Performance wise, this would actually be FASTER than not doing the client side merge. Assuming 100ms latency, 100ms interp and 100 fps, you are looking at at running 20 prediction moves for each server update, with the updates coming in 20 times per second for a total of 400 moves (in 223, you would be looking at 20 moves 100 times per second for a total of 2000 moves... - not that you could ever GET to 100 fps in 223 with 100ms latency). Merging those 20 moves into an average of 7 moves means that you would need to run 140 moves. Adding in the about 70 merge moves attempt you can expect to need, you are still coming out about 200 moves ahead. And with each move at 0.5-0.7ms, that's about 120ms or 12% cpu less, in the off-core thread.
A day or two of coding showed it working fairly nicely, with a few weird bugs. Worked plenty fine from first-person perspective, but there was an unforeseen problem - as the player now updated his position only 30 times per second, the player movement smoothing code didn't work well any longer, resulting in other players moving erratically on your screen.
Fortunately, Max had already thought of a solution for low-fps player movements smoothing. Implementing it wasn't really necessary when player update rate was at 40+, but now when suddenly everyone was "low-fps ######es" as a PT said about other playtesters with low fps, Max proceeded to rip apart the network protocol and put it back together again. That's something Max feels comfortable doing in a few hours or so...
Those weird bugs ... they turned out to be pretty difficult to find. Most visible was that sometimes when reloading the pistol and FT, the reloading animation played twice. Sometimes. It turned out that the animation engine is very sensitive to when an animation starts. In the Predict world, the animation engine is used for one thing; controlling the timing of things like attacks and reloads (it's also used to produce BoneCoords to put some spine into models for rendering and physics, but that's not used in prediction).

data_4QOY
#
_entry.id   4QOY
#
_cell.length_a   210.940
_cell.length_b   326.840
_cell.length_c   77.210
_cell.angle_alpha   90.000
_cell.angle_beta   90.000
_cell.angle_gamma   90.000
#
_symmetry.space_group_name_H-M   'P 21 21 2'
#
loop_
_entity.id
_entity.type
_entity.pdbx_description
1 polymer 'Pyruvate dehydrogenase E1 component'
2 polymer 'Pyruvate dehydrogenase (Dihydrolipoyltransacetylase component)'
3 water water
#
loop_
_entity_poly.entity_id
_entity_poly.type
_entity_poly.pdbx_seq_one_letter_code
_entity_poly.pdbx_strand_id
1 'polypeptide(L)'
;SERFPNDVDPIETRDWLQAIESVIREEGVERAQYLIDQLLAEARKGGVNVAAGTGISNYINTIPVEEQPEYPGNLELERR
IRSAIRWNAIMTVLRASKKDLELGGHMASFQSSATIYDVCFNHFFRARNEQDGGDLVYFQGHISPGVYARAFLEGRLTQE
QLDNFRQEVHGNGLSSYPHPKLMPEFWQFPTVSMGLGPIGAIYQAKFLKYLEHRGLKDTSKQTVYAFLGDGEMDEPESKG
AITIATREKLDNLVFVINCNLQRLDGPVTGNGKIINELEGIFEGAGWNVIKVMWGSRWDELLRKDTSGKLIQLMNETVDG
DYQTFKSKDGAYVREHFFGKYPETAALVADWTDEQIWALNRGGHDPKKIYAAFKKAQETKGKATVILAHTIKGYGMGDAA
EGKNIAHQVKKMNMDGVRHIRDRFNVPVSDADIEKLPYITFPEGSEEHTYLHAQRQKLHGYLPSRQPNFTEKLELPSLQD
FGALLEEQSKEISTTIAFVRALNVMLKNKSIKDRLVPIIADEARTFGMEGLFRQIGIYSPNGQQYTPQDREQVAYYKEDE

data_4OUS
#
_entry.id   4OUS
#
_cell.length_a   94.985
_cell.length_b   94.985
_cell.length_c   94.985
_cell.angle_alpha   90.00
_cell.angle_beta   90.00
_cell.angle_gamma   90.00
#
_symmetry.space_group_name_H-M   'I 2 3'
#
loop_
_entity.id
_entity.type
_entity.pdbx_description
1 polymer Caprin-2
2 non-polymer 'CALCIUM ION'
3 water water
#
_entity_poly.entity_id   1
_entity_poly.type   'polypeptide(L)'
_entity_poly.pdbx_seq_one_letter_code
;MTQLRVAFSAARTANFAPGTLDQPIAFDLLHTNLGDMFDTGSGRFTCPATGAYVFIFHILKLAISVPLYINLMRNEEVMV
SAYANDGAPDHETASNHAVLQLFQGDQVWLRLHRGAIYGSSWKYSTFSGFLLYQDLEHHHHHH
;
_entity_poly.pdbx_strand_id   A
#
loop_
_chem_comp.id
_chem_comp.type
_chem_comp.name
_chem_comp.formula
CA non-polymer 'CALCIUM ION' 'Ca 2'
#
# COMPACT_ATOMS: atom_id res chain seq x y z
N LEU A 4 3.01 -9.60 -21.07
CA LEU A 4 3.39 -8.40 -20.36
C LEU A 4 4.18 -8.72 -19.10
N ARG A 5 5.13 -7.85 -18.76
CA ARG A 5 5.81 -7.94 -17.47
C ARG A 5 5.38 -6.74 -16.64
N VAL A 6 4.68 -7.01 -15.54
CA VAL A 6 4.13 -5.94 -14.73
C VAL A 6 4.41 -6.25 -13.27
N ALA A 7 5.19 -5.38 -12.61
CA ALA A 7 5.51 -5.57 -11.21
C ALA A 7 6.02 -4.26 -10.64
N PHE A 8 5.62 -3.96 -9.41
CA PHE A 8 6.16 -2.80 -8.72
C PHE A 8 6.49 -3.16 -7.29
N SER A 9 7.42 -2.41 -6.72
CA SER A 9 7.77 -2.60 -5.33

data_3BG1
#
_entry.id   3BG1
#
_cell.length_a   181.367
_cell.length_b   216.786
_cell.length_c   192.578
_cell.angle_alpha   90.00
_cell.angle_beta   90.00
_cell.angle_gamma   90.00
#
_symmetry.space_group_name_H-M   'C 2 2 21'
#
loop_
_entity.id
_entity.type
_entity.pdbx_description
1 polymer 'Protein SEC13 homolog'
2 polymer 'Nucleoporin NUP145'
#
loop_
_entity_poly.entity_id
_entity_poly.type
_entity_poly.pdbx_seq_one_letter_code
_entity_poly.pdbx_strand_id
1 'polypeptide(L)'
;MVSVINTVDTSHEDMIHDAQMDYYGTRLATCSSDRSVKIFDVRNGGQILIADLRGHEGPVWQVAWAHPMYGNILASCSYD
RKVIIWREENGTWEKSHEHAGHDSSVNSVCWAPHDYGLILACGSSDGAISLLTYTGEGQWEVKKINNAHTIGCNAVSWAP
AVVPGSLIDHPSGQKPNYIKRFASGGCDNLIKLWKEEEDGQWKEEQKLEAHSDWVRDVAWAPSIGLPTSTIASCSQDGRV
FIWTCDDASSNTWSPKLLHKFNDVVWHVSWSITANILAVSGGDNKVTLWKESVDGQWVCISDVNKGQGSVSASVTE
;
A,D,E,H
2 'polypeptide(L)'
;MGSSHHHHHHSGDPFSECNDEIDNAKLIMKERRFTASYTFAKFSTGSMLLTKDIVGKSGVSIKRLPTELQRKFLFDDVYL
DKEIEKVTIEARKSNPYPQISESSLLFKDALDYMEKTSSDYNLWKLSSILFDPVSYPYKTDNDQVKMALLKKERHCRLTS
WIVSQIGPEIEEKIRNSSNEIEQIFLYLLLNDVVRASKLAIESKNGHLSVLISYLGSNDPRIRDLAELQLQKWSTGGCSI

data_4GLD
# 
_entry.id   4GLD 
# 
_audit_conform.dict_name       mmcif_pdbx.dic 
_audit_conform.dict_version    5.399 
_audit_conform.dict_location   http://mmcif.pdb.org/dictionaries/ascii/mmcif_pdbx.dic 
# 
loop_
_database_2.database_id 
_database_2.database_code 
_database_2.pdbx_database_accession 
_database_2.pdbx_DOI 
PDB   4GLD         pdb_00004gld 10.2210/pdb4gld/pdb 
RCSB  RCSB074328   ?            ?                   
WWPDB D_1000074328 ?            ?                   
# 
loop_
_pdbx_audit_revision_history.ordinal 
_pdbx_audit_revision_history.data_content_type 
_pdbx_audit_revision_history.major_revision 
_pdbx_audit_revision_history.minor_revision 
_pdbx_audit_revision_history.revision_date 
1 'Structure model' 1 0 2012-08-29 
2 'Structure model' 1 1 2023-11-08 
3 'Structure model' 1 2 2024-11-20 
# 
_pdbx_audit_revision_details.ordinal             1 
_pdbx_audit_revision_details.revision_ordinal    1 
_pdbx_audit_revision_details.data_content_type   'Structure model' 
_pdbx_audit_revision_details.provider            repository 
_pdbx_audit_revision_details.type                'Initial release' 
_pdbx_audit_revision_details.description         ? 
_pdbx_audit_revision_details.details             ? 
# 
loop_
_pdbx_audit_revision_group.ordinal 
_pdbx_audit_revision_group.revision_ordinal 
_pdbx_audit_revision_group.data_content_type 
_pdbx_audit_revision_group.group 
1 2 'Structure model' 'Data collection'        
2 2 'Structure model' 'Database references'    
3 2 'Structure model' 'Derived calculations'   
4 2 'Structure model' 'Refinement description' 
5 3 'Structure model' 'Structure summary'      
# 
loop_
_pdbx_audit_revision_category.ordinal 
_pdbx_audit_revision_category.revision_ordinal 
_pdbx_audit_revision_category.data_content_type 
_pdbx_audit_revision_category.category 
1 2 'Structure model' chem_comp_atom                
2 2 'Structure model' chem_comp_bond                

Analysis showed that starting a new animation had to block merging; merging in any animation with another move really confused things no end. Fortunately, on the client the move is first run on its own, so the Lua code could just save up the prior relevant state of the animation, wait for the move to be run, and make sure that a new animation hadn't started before allowing a merge attempt.
While I had been working with the client side try, Max and Dushan had run into problems with the quick-fix server side merging; the same problems with animation synch and on the server, there was no CPU available to do any analysis of the moves, so mispredictions were large and hard to do anything about. So 224 was not getting out.
This had taken a week (+ weekend) of hard work, but by Wednesday the client-side merge was ready to be playtested, and after some heroic and epically long playtesting (7+ hours) and on-the-fly bugfixing by UWE, 224 was ready to be released.
So in the end, 224 brings you three insane upgrades in one package; both a new client multiworld/multithreaded system, an innovative dynamic merged move system and a new network protocol. Net effect should be about +40% client side fps (with the side effect of latency no longer lowering your fps), +20% server side player count and silky smooth player movement.
Member of CDT, Senior Spark Engine Hacker